- Jacobaea vulgaris
What’s the problem?
- Common ragwort is one of the five injurious plant species listed under the Weeds Act 1959.
- Contains toxic pyrrolizidine alkaloids.
- Can cause poisoning to livestock if present in hay.
- Each plant can produce thousands of seeds.
- Seeds are dispersed by wind and require bare ground to germinate.
- Plants can spread quickly in areas of bare ground and where land is poorly managed or disturbed.
- Seeds can remain dormant in the soil for several years.
- Common ragwort provides an important food source for a large number of insects, bees, butterflies and moths.
- The plant is a biennial, the first years growth produces dense rosettes close to the ground.
- In the second year, the plant grows to 30 – 100cm in height, producing clusters of daisy like yellow flowers from June to November. Flower stems die back after producing seeds.
- Leaves are dark green in colours and strongly divided.
- If cut or mown, the plant acts as a perennial rather than biennial.
The Weeds Act 1959
- Under the Act, the Secretary of State may serve a notice on an occupier of any land on which the injurious weeds are growing, requiring the occupier to take action to prevent the weeds from spreading.
- The Act permits authorised officials to enter land to inspect whether an enforcement notice has been complied with.
- If an occupier has unreasonably failed to comply with the notice, they shall be guilty of an offence and liable to a fine.
- If the occupier of the land fails to take action, the Act allows for the weeds can be cleared and the costs recovered from the occupier/ owner, if necessary through the Courts.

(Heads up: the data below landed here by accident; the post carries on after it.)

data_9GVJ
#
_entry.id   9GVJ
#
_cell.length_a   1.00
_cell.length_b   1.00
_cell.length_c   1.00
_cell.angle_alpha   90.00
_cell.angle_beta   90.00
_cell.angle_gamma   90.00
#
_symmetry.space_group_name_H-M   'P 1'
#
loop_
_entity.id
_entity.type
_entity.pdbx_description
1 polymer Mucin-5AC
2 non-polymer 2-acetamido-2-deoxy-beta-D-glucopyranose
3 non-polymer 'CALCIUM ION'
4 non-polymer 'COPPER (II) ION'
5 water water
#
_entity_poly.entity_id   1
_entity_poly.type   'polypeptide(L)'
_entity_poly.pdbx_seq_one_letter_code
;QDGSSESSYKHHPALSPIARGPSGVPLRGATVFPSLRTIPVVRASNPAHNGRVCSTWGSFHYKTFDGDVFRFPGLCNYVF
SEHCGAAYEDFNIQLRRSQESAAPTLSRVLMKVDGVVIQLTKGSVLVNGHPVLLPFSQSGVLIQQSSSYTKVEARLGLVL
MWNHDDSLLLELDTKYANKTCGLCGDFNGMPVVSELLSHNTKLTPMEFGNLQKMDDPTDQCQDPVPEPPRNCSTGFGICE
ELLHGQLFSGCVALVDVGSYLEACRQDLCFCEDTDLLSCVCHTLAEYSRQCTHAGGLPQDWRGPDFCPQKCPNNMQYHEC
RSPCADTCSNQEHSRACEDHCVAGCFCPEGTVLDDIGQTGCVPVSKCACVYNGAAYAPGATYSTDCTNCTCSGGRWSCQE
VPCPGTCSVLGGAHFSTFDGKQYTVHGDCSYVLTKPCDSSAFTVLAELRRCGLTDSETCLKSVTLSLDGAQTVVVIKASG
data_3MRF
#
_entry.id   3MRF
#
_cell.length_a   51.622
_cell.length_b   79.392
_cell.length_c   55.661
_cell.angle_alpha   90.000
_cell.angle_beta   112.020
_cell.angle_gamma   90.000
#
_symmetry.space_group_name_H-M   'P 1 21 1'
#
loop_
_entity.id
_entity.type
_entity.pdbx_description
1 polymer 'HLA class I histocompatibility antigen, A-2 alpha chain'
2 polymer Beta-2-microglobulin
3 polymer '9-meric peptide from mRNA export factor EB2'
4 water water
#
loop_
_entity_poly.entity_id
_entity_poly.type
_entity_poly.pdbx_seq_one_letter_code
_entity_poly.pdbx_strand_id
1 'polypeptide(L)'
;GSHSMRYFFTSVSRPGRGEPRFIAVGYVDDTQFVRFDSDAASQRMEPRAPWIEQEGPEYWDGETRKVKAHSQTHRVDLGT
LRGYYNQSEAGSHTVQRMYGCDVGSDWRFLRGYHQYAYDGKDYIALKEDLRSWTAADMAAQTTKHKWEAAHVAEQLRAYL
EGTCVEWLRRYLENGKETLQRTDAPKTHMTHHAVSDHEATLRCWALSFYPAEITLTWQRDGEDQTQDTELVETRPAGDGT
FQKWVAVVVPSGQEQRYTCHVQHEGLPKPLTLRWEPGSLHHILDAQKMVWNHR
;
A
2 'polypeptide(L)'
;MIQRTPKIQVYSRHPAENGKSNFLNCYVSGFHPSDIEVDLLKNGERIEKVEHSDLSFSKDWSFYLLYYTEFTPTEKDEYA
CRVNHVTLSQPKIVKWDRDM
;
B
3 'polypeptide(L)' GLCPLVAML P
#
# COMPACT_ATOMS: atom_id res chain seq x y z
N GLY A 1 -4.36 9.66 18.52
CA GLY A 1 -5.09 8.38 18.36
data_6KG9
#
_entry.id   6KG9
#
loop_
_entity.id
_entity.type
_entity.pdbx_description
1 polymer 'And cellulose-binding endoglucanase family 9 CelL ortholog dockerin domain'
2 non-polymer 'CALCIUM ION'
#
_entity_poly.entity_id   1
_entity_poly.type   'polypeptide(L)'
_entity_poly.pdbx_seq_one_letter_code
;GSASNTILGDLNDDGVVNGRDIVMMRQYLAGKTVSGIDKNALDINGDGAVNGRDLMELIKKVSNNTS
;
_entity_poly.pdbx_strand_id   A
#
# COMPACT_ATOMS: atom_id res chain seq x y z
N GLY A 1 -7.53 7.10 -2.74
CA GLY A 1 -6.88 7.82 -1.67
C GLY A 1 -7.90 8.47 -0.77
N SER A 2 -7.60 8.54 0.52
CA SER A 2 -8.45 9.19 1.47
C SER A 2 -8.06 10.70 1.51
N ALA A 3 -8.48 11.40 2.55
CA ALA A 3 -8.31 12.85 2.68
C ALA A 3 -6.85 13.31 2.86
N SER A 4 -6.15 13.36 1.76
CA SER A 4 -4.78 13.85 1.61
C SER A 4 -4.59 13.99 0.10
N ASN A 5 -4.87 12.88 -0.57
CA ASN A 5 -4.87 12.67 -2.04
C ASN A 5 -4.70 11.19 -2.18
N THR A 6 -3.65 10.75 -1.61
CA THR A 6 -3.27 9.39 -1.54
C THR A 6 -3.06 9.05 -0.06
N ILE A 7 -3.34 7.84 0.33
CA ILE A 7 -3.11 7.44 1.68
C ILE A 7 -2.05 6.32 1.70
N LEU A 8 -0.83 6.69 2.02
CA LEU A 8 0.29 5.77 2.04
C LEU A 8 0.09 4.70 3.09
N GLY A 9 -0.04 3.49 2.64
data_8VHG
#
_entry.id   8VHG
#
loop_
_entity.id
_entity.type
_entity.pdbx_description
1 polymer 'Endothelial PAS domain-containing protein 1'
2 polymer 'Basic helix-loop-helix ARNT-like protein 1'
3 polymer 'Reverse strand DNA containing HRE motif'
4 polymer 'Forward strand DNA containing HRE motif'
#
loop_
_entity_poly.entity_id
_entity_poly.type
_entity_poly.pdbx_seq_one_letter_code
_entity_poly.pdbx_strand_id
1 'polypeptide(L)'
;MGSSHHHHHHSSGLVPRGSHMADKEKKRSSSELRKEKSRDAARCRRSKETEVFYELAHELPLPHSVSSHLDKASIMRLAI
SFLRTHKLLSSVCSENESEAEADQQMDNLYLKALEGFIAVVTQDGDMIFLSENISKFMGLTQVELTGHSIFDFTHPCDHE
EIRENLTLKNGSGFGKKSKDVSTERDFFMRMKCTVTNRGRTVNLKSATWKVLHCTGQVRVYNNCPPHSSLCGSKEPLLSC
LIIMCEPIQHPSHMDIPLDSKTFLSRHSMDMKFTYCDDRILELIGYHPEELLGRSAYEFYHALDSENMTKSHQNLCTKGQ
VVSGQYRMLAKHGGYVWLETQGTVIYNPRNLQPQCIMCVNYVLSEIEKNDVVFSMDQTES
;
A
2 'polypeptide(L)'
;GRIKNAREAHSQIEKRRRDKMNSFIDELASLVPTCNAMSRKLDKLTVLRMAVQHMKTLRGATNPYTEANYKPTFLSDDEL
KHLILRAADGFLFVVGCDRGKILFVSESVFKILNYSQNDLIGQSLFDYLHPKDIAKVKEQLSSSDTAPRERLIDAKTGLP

The Ragwort Control Act 2003
- The Ragwort Control Act 2003 allowed for the production of the ‘Code of Practice’. This code of practice does not seek to eradicate ragwort but helps to prevent the spread of the plant onto land used for horses, livestock and forage production.
Responsibility to Control the Spread of Ragwort
The responsibility for the control of ragwort rests with the occupier of the land. It is expected that all landowners and occupiers will take responsibility to ensure the effective control of the spread of ragwort.
The code of Practice advises that the most effective way to prevent the spread of ragwort is to preclude its establishment through the strategic management rather than last minute control.
Action should be taken to prevent its spread when ragwort poses a high risk to land used for grazing or forage production. The Code of Practice outlines 3 categories; high, medium or low as guidelines for assessing the risk.
- High Risk – Ragwort is present and flowering/seeding within 50m of land used for grazing or forage production. Immediate action to control the ragwort must be taken.
- Medium Risk – Ragwort is present and flowering/seeding within 50m to 100m of the land used for grazing or for forage production. In this case, the occupier must put together an action plan and control policy.
- Low Risk – Ragwort is present and flowering/seeding from land used 100m from land used for grazing or forage production. Although no immediate action to control the ragwort needs to be taken, the distances above are only used as guidelines for assessing the risk. At JKSL, our surveyors are fully trained at assessing risk and factoring all the relevant circumstances such as topography, natural barriers, vegetation etc.